Movie Review: The Girl with All the Gifts (2016)
“Our greatest threat is our only hope.”
The Girl with All the Gifts (2016)
Director: Colm McCarthy
Cast: Gemma Arterton, Glenn Close, Paddy Considine
Synopsis: In a mid-apocalyptic world a young girl who poses a major threat to humanity is also its only hope of survival.
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Each morning, Melanie (Sennia Nanua), a bright, articulate young girl with a sunny disposition, counts the seconds to the moment when her captors open the door of her cell. By the time two fully armed British soldiers have entered she is already seated in the wheelchair in which she will be restrained for the rest of the day. From her cell, she’s wheeled to a room in which she joins a dozen or more similarly restrained children. And as their teacher, the personable and sympathetic Miss Justineau (Gemma Arterton – Hansel & Gretel: Witch Hunters, Runner Runner) delivers their lesson, guards stand by with weapons poised.
So begins Colm McCarthy’s unique horror movie, which is essentially a zombie flick, even though his zombies are living humans, referred to as ‘hungries’, who’ve been infected by a fungal disease which turns its victims into feral creatures with a craving for the flesh of the living. Unlike most other horror sub-genres, the zombie movie is one that has continually evolved since its cinematic inception back in the 1930s. The undead subjects of voodoo magic became shuffling, flesh-eating corpses who eventually learned how to chase their prey; now, a tiny portion of them, infected while in their mothers’ wombs, have developed the ability to learn and think for themselves. Twelve years or so after the outbreak of the disease, a few isolated military bases provide a makeshift home for the last dwindling pockets of humanity, and military scientists are engaged in a desperate race against time to find a cure. However, the base in which Melanie and her friends are imprisoned and educated is under siege, and it’s only a matter of time before its defences are breached.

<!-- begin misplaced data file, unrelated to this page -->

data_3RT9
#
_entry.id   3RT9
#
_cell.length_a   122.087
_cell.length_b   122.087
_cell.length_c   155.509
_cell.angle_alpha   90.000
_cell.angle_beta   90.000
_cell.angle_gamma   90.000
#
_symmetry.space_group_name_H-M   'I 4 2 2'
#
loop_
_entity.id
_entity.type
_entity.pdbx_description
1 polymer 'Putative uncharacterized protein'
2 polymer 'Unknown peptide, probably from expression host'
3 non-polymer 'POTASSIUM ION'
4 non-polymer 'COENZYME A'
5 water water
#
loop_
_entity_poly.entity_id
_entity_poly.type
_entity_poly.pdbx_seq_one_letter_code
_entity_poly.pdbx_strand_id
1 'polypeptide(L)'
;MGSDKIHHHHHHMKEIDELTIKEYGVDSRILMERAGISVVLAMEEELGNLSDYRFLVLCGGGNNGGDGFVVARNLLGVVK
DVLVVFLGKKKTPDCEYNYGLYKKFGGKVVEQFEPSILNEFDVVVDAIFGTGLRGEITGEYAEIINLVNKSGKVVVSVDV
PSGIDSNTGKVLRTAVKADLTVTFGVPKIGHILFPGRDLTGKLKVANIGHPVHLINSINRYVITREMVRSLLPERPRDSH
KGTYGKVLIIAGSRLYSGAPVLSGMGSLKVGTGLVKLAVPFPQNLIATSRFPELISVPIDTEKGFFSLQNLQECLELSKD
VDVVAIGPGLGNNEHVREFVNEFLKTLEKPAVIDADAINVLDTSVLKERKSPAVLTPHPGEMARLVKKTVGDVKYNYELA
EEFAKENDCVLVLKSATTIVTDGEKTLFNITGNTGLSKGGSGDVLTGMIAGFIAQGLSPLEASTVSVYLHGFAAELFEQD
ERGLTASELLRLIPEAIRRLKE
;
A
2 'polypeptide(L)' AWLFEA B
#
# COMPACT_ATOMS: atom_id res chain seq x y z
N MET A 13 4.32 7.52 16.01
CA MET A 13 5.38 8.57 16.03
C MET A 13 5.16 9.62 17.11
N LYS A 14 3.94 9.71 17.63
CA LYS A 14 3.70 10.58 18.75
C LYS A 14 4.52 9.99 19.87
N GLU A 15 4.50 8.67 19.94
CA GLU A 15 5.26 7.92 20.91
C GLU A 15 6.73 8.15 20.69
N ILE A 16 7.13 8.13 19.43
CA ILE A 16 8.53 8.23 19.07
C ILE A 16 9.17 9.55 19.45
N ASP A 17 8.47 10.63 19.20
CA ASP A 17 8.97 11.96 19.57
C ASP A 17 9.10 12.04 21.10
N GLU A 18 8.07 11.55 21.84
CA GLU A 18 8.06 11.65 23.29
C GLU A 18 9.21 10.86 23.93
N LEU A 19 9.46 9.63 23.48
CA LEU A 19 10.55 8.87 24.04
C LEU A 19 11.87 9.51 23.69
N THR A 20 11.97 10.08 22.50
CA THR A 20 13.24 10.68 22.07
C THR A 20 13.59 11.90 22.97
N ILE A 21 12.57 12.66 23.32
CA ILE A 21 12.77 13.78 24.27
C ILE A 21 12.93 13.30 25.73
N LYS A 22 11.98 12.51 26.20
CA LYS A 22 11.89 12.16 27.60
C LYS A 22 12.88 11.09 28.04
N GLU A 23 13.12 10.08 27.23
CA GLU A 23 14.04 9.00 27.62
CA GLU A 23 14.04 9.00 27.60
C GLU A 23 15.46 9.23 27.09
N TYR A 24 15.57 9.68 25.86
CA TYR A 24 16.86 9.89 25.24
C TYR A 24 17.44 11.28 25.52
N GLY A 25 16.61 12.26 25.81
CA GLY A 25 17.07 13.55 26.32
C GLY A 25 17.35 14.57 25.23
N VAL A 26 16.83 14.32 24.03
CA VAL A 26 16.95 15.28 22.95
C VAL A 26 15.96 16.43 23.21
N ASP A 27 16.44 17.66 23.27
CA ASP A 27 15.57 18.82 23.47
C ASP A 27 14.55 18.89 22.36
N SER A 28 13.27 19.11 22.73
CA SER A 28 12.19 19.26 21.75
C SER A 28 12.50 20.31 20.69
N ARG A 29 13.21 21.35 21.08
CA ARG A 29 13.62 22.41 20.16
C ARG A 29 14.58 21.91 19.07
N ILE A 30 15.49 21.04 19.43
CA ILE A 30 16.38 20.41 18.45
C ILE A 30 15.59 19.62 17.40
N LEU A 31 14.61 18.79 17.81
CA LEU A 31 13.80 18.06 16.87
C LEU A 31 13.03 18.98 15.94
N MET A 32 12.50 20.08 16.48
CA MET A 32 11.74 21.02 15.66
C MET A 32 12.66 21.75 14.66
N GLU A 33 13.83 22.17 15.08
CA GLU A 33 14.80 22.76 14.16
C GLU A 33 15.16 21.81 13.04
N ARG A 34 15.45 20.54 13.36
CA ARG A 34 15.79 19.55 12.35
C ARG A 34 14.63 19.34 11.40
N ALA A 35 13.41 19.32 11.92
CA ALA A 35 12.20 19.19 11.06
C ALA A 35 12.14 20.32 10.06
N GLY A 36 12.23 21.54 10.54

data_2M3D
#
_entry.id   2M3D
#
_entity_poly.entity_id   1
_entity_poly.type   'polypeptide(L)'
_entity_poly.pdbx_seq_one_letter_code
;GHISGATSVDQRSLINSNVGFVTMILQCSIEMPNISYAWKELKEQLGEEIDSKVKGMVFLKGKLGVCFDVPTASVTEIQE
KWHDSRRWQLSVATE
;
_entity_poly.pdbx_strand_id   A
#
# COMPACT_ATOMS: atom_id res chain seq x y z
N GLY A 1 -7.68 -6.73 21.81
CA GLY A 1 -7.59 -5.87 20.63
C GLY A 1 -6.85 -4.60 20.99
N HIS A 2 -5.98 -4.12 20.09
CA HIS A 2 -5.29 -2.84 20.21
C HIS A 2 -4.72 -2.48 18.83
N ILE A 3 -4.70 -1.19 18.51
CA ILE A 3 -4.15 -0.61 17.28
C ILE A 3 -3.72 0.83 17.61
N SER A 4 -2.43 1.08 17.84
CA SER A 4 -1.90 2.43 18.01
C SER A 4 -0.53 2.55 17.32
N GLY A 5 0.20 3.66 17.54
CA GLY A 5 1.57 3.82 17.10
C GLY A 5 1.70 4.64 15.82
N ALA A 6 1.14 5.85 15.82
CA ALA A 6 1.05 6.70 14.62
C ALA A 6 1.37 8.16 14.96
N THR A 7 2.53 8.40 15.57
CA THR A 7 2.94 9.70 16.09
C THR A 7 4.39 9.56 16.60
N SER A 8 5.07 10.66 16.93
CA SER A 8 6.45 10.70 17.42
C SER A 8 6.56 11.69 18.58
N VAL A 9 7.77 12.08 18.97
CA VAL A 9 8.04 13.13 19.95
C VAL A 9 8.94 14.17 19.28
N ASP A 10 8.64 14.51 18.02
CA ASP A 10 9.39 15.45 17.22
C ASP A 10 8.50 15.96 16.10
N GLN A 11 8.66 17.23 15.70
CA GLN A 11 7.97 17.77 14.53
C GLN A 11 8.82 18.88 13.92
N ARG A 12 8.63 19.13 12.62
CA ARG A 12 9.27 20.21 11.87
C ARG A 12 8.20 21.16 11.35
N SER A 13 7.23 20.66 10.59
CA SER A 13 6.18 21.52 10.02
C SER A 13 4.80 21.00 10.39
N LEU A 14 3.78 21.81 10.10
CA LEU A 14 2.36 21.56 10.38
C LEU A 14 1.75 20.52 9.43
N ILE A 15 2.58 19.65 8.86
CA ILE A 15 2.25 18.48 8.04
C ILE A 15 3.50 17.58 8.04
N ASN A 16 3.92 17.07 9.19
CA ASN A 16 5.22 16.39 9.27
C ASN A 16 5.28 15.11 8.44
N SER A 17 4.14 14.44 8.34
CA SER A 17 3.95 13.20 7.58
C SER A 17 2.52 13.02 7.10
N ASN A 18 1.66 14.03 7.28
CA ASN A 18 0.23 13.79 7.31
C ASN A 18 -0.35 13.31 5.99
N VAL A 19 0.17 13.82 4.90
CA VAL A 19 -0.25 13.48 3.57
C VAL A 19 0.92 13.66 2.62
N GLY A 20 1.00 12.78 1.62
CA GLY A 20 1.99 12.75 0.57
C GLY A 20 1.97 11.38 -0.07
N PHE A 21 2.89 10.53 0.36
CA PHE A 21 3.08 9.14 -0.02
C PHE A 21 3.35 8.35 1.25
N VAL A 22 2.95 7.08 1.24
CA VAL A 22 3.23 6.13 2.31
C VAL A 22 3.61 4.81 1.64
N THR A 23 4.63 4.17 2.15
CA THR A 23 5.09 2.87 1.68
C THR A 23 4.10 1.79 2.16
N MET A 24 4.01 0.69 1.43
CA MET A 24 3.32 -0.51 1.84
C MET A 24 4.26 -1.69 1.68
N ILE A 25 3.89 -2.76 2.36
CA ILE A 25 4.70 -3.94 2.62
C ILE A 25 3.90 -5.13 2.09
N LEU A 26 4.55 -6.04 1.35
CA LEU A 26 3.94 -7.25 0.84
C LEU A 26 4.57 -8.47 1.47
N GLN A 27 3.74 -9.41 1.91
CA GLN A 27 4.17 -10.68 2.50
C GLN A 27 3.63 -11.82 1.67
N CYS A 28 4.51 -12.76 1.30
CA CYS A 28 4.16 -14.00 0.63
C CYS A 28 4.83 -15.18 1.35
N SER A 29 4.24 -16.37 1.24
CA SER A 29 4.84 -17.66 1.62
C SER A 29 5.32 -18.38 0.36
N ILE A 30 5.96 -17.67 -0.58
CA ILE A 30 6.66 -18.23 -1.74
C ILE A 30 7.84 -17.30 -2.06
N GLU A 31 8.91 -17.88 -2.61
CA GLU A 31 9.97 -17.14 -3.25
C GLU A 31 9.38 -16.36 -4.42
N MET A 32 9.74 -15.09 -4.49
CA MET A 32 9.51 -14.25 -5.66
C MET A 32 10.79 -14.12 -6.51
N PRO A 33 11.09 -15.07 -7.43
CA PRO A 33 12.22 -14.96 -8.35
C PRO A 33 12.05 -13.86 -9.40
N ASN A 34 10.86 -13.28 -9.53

The Girl with All the Gifts introduces an evolutionary quantum leap that adds a complex moral and humanist dimension that should be incompatible with what is widely considered to be a pulp genre – which probably explains why it has failed at the box office and is to receive only a limited release in the States nearly five months after it reached screens in the UK. Until now, the decimation of civilisation has been portrayed as a tragedy, an aberration of nature, but The Girl with All the Gifts questions our natural tendency to see ourselves as the culmination of an evolutionary process instead of merely one of many rungs on a ladder under continuous construction. McCarthy’s movie considers a near future in which the human race is supplanted by a seismic shift in the evolutionary process in a manner which is chillingly plausible – and which somehow manages to cast someone endeavouring to save humanity in a villainous light. But that doesn’t mean The Girl with All the Gifts has no room for the tense encounters and exquisitely staged chase scenes that one would expect from a quality addition to the genre; after the base is finally invaded by the infected, Melanie and Justineau, accompanied by a soldier (Paddy Considine – The World’s End, Child 44) and a scientist (Glenn Close – 102 Dalmatians, Warcraft) who believes she has found a cure, are forced not only to venture out into the world but to creep amongst crowds of motionless hungries from whom their presence is concealed by a specially developed blocker gel, but who can be awakened by a sudden noise or slight touch. These variations on familiar zombie tropes allow McCarthy to create scenes that crackle with tension, and it’s only a few minor plot holes and some poor decisions made by supposedly intelligent characters in the film’s final third that prevent The Girl With all the Gifts from being a classic of the genre.
(Reviewed 13th January 2017)